The struggles financial institutions face when it comes to compliance are nothing new. And while technology is often billed as a clarifying force, that magic bullet remains elusive. Napier’s Aidan Houlihan discusses how the Russian invasion of Ukraine casts a spotlight on the stopgap solutions firms have relied on for far too long.
For many years, banks have been struggling to meet compliance challenges, and current technology solutions have so far only added to their compliance costs and frustrations.
Financial institutions globally spend more than $214 billion each year, according to research by LexisNexis, on financial crime compliance. But existing compliance solutions often over-promise and under-deliver, having been built on outdated technology that doesn’t stand up to the demands banks face today.
The promises of new technologies and efficiencies have increased frustrations, costs, and team sizes for banks. Especially for the business managers and the compliance and Bank Secrecy Act (BSA) officers within these banks, all of whom are genuinely committed to meeting — and exceeding — regulatory requirements.
It’s time for next-generation platforms to step in. Financial institutions need solutions that provide transparency, are cloud-native and can be deployed in a matter of months. The current unfeasibly long implementations that bear eye-watering costs and don’t deliver without continued, further significant investment are no longer palatable to all involved. Proactively investing in next-generation compliance and risk management is the only way forward if costs are to be managed and progress is to be made, as legacy platforms are simply no longer fit for purpose. We’ve seen this firsthand with the struggle around the Russian sanctions, which effectively came in overnight and presented an enormous burden to institutions that were obligated to implement them immediately.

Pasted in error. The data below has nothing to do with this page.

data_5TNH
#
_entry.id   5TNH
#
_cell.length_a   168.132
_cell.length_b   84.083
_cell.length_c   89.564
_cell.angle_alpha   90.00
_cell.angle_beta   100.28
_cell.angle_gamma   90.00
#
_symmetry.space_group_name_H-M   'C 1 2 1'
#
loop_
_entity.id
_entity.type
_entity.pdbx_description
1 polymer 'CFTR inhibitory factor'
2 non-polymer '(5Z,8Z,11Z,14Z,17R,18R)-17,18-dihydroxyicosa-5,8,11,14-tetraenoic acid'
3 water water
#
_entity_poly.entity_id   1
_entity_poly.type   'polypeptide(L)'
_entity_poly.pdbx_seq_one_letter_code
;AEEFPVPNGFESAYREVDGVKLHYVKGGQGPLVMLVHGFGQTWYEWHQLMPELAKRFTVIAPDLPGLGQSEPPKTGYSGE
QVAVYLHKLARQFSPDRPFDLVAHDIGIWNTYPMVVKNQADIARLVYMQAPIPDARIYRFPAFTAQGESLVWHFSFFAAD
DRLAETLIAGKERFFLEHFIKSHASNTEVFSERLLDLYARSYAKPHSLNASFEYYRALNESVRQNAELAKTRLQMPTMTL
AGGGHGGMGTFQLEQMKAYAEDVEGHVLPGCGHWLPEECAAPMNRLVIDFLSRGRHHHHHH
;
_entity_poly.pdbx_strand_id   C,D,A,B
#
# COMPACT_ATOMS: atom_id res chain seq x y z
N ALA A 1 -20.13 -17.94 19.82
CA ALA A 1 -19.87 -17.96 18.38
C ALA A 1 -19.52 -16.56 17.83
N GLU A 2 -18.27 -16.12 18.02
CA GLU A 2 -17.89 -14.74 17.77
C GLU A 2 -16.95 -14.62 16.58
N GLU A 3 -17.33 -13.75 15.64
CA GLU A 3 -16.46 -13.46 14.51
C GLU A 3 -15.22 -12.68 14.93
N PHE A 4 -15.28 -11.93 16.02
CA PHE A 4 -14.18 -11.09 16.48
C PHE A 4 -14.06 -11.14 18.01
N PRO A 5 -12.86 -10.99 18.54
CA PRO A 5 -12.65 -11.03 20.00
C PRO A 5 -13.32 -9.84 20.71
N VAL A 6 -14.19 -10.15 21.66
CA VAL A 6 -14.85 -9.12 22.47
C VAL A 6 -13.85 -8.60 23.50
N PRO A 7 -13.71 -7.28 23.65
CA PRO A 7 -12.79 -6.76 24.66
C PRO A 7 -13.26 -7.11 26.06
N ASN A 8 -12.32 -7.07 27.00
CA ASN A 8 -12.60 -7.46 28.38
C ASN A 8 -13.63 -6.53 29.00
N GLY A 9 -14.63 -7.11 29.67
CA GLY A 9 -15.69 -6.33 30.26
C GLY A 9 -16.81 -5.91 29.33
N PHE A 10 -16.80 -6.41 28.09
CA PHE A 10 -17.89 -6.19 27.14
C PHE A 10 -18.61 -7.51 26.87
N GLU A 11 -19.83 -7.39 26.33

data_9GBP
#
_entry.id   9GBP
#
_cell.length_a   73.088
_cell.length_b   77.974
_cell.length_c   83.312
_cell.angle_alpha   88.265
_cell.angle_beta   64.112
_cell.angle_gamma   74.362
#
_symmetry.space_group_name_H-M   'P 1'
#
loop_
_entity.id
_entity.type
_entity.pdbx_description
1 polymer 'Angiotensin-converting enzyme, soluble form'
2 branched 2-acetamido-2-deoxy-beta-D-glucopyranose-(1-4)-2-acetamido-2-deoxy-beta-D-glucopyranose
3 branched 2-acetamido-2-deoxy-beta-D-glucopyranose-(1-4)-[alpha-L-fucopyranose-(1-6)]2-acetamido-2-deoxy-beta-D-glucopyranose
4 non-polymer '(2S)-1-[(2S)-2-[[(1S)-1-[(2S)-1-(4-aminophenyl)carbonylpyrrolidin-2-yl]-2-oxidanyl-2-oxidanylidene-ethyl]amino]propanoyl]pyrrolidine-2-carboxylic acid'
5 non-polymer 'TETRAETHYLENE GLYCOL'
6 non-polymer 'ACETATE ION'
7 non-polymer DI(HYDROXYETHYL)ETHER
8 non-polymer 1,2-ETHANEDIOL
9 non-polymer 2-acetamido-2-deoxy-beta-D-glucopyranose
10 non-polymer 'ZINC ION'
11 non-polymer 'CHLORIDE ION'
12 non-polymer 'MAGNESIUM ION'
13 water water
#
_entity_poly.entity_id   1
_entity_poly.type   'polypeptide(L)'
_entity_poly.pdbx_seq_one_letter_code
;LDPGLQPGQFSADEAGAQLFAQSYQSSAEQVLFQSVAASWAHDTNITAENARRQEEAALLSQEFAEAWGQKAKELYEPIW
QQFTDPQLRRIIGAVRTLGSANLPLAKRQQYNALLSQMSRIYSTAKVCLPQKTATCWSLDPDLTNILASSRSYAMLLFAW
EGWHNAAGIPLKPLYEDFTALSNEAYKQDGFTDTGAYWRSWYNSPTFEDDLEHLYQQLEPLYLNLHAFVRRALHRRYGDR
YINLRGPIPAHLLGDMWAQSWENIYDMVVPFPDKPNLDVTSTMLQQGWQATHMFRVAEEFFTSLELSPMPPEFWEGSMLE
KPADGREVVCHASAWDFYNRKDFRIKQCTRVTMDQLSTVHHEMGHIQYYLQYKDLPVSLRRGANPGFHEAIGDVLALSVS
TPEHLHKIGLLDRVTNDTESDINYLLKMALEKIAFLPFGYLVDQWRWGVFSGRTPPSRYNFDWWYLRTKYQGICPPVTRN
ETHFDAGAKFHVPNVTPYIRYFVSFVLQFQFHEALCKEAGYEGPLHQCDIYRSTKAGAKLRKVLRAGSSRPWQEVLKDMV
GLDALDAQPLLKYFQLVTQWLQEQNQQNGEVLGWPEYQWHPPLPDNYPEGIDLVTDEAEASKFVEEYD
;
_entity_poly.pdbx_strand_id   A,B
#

In the months since Russia invaded Ukraine, a spotlight has been cast on complications related to sanctions and ultimate beneficial ownership, Know Your Customer (KYC) and transaction screening. These are significant issues that have been repeatedly overlooked or received only stopgap solutions, a method of patchworked problem-solving that is no longer tenable in today’s landscape.
Previous failures in addressing these concerns have had tremendous consequences, as evidenced by fines (which exceeded $14 billion in 2020, according to a 2021 Norton Rose Fulbright survey) for sanctions breaches and penalties for poor controls against money laundering. With the conflict in Ukraine, financial institutions again face significant potential penalties should they fail to react appropriately and rapidly.
Since the invasion began, governments have enacted thousands of sanctions against Russia, making it the current most sanctioned country on the planet. According to the Brookings Institution, about 6,100 global sanctions were mandated against Russia through April 25, with about 920 coming from the United States specifically. Financial institutions, with little warning or guidance, have been left to sort through what these sanctions mean for their business and how they ought to be implemented.